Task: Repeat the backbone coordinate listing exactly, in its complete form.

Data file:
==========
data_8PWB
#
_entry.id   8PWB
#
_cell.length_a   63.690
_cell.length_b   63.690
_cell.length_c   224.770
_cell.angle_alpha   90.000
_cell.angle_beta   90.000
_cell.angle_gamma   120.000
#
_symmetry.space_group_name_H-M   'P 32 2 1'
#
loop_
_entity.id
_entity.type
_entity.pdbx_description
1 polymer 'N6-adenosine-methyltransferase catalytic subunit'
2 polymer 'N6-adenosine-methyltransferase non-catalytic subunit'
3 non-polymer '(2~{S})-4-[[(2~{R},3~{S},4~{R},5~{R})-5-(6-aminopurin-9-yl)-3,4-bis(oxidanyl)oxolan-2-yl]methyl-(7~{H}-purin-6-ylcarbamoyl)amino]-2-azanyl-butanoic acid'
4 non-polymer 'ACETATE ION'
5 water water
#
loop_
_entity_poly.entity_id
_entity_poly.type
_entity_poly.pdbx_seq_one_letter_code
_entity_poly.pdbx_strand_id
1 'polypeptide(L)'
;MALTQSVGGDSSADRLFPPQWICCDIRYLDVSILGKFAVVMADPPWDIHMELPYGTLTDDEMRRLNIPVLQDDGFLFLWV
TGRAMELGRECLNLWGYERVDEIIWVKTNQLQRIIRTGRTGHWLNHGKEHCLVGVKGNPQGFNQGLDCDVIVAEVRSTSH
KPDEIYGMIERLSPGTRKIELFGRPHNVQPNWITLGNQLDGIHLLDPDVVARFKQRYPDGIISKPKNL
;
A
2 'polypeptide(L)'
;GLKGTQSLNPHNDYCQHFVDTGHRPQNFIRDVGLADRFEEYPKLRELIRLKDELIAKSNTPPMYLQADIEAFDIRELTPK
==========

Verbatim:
data_8PWB
#
_entry.id   8PWB
#
_cell.length_a   63.690
_cell.length_b   63.690
_cell.length_c   224.770
_cell.angle_alpha   90.000
_cell.angle_beta   90.000
_cell.angle_gamma   120.000
#
_symmetry.space_group_name_H-M   'P 32 2 1'
#
loop_
_entity.id
_entity.type
_entity.pdbx_description
1 polymer 'N6-adenosine-methyltransferase catalytic subunit'
2 polymer 'N6-adenosine-methyltransferase non-catalytic subunit'
3 non-polymer '(2~{S})-4-[[(2~{R},3~{S},4~{R},5~{R})-5-(6-aminopurin-9-yl)-3,4-bis(oxidanyl)oxolan-2-yl]methyl-(7~{H}-purin-6-ylcarbamoyl)amino]-2-azanyl-butanoic acid'
4 non-polymer 'ACETATE ION'
5 water water
#
loop_
_entity_poly.entity_id
_entity_poly.type
_entity_poly.pdbx_seq_one_letter_code
_entity_poly.pdbx_strand_id
1 'polypeptide(L)'
;MALTQSVGGDSSADRLFPPQWICCDIRYLDVSILGKFAVVMADPPWDIHMELPYGTLTDDEMRRLNIPVLQDDGFLFLWV
TGRAMELGRECLNLWGYERVDEIIWVKTNQLQRIIRTGRTGHWLNHGKEHCLVGVKGNPQGFNQGLDCDVIVAEVRSTSH
KPDEIYGMIERLSPGTRKIELFGRPHNVQPNWITLGNQLDGIHLLDPDVVARFKQRYPDGIISKPKNL
;
A
2 'polypeptide(L)'
;GLKGTQSLNPHNDYCQHFVDTGHRPQNFIRDVGLADRFEEYPKLRELIRLKDELIAKSNTPPMYLQADIEAFDIRELTPK